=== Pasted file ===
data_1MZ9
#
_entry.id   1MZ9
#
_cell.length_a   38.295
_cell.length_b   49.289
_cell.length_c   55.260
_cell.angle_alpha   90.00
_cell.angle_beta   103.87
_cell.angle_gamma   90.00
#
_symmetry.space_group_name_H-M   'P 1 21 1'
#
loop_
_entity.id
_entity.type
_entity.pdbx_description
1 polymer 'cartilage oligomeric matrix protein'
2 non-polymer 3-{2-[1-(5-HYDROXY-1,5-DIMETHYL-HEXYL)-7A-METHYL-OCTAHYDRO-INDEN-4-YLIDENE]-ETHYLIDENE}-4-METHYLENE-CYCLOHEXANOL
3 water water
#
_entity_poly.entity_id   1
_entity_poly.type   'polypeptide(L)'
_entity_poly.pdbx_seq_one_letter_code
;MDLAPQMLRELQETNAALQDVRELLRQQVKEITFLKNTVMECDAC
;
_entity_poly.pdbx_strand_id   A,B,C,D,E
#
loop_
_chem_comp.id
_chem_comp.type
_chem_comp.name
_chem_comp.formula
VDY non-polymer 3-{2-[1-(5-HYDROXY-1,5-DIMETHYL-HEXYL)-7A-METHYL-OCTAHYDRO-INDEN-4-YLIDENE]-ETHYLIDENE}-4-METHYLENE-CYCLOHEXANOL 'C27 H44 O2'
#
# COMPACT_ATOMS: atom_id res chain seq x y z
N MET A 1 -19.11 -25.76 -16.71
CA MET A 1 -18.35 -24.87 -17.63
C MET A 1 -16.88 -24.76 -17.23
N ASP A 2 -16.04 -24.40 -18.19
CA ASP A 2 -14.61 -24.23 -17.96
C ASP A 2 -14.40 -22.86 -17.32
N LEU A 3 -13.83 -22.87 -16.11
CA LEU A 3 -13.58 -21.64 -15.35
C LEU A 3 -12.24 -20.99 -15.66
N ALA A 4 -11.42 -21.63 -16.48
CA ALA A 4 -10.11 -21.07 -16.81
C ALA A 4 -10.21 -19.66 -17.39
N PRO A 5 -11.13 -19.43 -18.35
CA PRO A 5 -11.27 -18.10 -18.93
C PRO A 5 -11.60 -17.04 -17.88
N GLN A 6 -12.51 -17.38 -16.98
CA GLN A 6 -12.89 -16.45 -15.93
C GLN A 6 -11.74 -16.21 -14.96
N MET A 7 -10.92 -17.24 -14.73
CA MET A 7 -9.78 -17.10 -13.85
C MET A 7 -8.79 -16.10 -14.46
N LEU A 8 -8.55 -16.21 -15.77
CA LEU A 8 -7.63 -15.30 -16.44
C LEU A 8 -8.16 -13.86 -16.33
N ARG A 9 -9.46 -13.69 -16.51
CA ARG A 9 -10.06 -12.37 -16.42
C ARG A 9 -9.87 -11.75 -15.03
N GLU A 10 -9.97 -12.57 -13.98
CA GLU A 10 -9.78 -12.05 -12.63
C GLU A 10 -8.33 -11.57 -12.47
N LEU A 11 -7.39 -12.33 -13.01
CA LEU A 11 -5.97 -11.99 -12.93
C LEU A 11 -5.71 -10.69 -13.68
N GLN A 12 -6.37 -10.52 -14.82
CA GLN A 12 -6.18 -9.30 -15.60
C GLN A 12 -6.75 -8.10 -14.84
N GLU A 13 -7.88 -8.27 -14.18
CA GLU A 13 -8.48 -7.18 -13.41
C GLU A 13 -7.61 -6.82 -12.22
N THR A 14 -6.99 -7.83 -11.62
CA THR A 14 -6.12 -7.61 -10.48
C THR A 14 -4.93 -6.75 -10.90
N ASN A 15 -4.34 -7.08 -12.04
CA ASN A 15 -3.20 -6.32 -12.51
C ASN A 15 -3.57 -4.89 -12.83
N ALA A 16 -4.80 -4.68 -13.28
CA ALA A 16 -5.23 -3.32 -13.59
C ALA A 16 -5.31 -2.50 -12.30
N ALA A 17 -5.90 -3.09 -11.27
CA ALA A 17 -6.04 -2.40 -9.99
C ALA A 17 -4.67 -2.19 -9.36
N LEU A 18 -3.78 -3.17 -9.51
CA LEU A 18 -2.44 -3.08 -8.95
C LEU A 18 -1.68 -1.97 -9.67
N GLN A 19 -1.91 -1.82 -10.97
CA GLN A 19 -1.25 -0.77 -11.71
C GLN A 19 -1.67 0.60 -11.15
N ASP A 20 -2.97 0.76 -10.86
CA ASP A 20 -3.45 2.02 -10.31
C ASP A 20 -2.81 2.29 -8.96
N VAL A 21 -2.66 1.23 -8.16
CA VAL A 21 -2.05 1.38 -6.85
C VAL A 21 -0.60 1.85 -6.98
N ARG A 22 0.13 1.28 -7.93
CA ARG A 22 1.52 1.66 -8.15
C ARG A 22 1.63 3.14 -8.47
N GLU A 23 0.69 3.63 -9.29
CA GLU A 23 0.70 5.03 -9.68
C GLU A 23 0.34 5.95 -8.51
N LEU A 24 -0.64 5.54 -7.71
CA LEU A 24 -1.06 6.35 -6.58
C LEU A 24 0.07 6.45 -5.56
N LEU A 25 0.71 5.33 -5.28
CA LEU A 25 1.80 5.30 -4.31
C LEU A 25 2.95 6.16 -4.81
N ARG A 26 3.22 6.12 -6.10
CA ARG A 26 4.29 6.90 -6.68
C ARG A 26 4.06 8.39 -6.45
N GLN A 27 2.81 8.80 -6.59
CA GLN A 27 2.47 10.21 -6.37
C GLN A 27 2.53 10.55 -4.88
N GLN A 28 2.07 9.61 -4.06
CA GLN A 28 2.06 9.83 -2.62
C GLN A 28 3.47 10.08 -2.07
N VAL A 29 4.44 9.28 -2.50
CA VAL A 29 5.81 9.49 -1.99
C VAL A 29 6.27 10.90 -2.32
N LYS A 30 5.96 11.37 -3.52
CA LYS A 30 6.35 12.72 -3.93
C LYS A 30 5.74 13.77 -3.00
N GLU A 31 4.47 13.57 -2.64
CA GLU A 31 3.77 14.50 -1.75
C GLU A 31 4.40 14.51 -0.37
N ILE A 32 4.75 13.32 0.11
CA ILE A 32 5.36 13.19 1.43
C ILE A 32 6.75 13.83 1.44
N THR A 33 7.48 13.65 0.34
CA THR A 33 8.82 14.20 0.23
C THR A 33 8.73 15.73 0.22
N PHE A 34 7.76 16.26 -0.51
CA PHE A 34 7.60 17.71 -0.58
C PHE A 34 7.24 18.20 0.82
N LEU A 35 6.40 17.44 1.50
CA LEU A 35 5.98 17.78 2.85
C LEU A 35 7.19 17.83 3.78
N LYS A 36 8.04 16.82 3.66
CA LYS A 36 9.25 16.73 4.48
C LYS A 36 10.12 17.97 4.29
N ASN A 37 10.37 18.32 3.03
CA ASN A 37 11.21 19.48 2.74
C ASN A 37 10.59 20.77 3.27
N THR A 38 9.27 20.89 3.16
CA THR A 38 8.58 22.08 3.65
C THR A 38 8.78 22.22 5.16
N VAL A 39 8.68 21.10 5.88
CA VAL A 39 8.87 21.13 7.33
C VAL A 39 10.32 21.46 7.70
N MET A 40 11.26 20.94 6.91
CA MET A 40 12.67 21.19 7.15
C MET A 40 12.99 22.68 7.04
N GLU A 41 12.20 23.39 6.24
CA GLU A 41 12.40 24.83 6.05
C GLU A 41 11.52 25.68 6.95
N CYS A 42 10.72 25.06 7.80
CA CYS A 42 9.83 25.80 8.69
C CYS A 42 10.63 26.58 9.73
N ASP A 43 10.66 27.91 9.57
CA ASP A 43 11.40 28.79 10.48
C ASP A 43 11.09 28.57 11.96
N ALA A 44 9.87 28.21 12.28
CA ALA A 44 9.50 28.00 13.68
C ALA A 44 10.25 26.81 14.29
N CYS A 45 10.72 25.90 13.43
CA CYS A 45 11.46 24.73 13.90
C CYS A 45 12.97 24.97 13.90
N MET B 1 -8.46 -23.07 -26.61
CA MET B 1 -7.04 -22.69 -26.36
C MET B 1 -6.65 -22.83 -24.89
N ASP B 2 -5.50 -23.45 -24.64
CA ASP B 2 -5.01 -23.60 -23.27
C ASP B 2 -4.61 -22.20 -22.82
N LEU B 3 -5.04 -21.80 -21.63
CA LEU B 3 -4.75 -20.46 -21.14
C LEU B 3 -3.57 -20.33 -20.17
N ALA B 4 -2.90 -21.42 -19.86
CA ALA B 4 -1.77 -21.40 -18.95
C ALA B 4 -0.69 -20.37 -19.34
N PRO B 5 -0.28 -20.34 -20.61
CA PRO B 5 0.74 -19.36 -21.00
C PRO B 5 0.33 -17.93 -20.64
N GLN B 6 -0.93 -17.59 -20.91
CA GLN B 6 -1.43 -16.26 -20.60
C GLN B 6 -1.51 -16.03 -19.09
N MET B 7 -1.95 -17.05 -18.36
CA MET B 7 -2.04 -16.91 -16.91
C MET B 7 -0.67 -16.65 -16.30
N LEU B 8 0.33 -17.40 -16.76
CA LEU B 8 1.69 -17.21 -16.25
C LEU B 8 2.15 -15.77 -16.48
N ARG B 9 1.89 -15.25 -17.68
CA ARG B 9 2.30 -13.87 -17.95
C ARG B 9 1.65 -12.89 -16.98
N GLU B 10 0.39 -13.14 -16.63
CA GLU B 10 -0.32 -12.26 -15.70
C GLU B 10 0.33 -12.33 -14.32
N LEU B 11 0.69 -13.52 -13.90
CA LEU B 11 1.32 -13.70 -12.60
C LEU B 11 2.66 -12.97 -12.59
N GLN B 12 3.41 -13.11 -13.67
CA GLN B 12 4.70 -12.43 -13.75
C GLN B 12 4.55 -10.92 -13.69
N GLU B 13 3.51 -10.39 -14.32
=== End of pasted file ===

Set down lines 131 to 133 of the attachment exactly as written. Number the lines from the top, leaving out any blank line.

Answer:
CA ILE A 32 5.36 13.19 1.43
C ILE A 32 6.75 13.83 1.44
N THR A 33 7.48 13.65 0.34